Unintended Consequences of Neuroscientific Explanations

René Magritte, Les Amants (1928)

In Madness and Civilization, French philosopher and activist Michel Foucault wrote that, “from the fifteenth century on, the face of madness has haunted the imagination of Western man.” Foucault argues that the concept of ‘madness’, at least in the 1800s, was characterized as a loss of ‘reason’ – the essential mental faculty which made human beings distinct from other animals. Those who lacked reason (which all rational beings possessed) were perceived as a threat to humanity. Eventually barriers were raised – both literally and figuratively – which separated these ‘irrational’ individuals from the rest of humanity.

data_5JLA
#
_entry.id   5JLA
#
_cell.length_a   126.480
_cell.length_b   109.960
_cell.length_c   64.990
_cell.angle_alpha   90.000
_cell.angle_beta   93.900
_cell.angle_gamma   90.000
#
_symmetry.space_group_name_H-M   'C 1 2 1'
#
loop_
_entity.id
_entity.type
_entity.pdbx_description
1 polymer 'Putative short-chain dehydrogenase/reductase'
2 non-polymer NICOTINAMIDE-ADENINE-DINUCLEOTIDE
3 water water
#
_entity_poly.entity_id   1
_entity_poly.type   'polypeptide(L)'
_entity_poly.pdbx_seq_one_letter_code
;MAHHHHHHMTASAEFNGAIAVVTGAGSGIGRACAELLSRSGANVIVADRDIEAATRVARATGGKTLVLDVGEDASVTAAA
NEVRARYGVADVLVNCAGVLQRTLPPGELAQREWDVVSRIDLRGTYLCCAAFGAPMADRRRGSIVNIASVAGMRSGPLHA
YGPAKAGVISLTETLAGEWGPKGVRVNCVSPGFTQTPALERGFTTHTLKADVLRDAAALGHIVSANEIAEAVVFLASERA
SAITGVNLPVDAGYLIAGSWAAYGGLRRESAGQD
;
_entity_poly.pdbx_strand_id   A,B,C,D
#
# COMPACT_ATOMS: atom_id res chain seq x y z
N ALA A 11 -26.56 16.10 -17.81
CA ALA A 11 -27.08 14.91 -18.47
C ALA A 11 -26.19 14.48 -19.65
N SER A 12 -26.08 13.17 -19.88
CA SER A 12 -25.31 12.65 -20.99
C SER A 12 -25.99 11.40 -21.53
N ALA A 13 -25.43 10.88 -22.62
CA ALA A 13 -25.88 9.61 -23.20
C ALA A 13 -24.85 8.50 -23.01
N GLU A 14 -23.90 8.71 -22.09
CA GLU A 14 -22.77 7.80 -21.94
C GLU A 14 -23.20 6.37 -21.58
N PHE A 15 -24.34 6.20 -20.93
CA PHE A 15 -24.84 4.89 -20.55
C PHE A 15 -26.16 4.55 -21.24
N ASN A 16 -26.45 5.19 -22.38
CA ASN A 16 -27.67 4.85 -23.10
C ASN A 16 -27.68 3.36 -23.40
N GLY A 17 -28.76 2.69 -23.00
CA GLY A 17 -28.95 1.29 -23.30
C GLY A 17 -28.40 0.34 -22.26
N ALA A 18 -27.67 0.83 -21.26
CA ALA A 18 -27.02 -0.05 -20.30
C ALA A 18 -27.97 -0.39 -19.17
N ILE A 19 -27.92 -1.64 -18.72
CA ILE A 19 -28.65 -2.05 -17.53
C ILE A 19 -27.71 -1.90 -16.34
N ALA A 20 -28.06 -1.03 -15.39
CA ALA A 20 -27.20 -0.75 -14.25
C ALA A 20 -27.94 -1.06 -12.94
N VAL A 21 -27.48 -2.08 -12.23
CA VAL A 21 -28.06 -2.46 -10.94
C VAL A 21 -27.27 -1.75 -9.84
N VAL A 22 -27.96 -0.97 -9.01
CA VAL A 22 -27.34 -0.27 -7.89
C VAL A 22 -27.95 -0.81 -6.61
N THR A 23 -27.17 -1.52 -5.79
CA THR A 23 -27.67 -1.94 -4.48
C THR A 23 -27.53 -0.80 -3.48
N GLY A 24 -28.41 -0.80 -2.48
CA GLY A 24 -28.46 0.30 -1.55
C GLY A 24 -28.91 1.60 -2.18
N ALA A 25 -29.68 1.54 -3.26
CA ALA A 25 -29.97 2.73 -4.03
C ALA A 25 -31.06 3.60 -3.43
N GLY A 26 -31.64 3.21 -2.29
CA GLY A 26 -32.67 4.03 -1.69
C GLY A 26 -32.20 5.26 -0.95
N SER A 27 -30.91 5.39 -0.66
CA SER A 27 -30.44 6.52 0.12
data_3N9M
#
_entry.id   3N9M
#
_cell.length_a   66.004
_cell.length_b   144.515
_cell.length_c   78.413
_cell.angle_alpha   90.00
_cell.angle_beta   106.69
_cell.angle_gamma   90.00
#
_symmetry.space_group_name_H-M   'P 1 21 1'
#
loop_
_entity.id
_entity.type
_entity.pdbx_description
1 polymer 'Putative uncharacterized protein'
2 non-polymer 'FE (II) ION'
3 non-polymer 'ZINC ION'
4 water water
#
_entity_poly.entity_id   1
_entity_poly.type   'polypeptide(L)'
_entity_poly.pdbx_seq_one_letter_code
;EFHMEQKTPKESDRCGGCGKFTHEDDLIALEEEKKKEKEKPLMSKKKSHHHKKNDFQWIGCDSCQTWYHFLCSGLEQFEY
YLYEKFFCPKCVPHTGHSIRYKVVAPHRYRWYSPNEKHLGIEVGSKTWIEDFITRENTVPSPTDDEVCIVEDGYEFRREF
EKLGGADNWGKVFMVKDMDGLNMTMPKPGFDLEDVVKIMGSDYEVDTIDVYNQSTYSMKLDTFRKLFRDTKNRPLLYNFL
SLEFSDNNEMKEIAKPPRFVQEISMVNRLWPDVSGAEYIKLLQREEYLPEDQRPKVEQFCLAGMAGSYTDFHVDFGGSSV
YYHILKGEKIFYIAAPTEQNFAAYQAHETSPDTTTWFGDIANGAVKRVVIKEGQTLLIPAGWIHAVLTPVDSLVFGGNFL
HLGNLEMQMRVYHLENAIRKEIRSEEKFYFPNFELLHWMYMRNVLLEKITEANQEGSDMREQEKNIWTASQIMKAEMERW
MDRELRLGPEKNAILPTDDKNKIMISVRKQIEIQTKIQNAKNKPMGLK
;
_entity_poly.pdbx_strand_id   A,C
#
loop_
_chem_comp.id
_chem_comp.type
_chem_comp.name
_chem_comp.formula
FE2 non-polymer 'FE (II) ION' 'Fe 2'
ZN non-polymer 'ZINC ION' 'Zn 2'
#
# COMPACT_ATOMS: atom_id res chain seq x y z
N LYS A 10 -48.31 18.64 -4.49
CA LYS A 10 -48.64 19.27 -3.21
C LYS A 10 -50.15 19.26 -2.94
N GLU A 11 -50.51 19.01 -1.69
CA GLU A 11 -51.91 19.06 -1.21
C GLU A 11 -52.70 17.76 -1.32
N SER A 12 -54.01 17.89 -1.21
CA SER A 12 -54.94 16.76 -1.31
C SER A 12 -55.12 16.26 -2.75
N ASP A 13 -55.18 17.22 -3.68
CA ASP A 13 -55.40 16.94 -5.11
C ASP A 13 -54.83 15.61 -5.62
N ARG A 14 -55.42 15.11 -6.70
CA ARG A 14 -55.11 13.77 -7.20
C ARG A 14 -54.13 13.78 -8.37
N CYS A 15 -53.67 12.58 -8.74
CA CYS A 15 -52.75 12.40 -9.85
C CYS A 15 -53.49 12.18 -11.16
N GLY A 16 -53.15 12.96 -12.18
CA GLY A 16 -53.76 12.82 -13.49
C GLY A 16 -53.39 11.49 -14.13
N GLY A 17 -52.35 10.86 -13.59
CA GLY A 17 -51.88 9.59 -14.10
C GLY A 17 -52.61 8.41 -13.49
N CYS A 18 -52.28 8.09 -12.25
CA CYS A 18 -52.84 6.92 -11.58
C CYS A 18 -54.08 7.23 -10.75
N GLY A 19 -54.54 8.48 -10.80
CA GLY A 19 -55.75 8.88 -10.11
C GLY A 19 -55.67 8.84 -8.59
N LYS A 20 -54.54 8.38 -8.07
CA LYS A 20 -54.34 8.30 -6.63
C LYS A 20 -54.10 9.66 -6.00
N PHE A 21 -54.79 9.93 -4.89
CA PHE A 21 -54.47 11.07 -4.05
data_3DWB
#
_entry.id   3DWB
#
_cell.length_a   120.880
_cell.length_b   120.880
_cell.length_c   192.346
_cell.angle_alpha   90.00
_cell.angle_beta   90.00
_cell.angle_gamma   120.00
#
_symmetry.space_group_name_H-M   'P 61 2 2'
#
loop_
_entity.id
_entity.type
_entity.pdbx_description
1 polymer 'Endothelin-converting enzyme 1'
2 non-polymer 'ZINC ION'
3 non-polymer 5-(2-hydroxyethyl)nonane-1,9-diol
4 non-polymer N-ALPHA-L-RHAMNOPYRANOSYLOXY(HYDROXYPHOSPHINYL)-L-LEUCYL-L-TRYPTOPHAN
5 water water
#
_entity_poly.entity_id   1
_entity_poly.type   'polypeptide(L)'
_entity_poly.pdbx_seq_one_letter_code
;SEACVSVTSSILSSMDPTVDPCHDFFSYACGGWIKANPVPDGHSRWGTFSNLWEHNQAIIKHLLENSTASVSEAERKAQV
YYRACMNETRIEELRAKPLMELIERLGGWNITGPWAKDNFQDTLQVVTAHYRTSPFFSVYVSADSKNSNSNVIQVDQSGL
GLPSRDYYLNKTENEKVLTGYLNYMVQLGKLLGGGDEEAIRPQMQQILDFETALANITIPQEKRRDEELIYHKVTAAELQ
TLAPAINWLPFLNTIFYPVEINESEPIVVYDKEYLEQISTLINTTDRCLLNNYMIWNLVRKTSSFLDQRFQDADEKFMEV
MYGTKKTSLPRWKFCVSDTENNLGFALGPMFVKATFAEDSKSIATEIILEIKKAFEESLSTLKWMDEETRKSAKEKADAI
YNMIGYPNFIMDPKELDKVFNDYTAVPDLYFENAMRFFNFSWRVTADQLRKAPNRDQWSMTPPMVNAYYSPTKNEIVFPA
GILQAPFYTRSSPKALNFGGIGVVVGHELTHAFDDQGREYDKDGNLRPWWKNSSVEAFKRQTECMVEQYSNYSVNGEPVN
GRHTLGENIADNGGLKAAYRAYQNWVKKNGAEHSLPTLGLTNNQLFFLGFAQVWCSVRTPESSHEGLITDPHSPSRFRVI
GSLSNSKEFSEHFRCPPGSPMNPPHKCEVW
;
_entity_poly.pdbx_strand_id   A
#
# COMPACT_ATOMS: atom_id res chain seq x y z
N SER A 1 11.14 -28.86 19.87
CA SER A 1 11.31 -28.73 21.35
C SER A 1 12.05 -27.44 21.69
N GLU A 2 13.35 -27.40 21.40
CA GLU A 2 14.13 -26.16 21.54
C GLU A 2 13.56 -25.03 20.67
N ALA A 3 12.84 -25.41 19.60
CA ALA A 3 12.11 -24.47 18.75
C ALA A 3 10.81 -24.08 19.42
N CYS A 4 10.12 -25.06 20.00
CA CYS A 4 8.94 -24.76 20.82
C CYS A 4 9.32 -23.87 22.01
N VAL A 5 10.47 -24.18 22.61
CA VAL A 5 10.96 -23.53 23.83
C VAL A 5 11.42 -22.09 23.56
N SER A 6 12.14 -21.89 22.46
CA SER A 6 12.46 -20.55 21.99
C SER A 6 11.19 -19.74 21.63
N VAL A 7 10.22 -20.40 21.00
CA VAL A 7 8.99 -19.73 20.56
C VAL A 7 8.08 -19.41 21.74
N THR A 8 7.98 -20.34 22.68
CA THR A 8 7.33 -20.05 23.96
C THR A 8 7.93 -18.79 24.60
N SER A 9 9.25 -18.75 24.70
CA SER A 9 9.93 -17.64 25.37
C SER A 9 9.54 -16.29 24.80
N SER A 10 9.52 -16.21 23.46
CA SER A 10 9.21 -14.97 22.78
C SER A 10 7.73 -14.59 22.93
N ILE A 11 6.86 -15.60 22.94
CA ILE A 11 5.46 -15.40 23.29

Such stigmatizing and social-distancing attitudes towards those living with mental illness are still deeply enmeshed in the social and cultural norms of many industrialized nations. In the 1960s, sociologist Erving Goffman spoke of stigma as a “spoiled identity;” more closer to us Bruce Link and Jo Phelan conceptualize stigma as occurring when “elements of labeling, stereotyping, separation, status loss, and discrimination occur in a power situation that allows them.” A related concept, social distance, is defined as the degree of proximity an individual is comfortable with in relation to an individual who is living with mental illness, particularly as it relates to the perceived dangerousness or unpredictability of that individual. Prevailing views amongst the public see the behaviour of individuals living with mental illness as volitional; at times these individuals might be considered ‘lazy’ (in the case of major depression and the ethical values tied to participation in the workforce), and so, intuitions about mental illness are believed to be justified blaming these individuals, or perhaps even punishing them.

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